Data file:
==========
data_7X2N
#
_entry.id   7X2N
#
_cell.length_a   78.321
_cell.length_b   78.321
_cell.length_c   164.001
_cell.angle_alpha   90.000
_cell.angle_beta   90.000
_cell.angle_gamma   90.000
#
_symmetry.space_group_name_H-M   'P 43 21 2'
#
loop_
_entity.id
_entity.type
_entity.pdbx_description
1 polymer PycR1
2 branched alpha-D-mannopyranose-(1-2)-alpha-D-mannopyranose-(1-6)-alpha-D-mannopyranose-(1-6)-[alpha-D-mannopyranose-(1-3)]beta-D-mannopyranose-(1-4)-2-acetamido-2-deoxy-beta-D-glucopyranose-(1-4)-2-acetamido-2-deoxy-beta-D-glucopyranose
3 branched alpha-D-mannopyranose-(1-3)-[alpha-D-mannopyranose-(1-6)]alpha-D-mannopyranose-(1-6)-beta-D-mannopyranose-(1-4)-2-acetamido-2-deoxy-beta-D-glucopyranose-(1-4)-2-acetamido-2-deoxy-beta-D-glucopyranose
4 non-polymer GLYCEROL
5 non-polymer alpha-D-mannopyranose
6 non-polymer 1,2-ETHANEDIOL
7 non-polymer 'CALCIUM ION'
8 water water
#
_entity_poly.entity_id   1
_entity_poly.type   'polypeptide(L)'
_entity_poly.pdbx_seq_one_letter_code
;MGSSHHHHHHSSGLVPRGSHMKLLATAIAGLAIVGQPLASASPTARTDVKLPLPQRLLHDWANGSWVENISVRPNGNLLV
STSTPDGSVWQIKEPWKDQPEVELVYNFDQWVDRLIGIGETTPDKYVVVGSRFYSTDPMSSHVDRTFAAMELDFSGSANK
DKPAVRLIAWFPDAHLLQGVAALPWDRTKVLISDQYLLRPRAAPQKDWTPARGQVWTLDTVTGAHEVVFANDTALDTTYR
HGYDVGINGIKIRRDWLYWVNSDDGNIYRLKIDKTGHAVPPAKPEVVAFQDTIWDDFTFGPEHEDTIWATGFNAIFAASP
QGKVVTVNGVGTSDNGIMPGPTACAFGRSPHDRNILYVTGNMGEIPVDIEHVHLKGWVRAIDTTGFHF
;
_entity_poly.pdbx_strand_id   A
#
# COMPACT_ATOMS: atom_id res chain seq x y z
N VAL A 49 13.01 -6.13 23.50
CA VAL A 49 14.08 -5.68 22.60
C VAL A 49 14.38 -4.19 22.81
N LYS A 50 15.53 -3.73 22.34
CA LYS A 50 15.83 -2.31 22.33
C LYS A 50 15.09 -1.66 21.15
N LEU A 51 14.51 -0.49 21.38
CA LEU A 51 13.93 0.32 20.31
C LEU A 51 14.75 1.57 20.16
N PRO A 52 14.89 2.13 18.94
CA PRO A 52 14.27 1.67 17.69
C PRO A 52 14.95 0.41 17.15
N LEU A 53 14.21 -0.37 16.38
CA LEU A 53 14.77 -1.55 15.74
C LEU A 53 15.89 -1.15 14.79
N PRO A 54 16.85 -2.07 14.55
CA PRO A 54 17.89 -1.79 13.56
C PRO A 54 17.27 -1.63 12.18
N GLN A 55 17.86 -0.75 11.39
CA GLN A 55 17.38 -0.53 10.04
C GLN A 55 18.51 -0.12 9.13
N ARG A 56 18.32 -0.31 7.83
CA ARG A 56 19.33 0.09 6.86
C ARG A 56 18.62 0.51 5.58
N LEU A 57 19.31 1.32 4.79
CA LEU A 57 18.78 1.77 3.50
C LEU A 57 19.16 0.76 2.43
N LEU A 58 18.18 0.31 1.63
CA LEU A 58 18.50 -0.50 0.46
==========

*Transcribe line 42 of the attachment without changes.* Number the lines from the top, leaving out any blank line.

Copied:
N LYS A 50 15.53 -3.73 22.34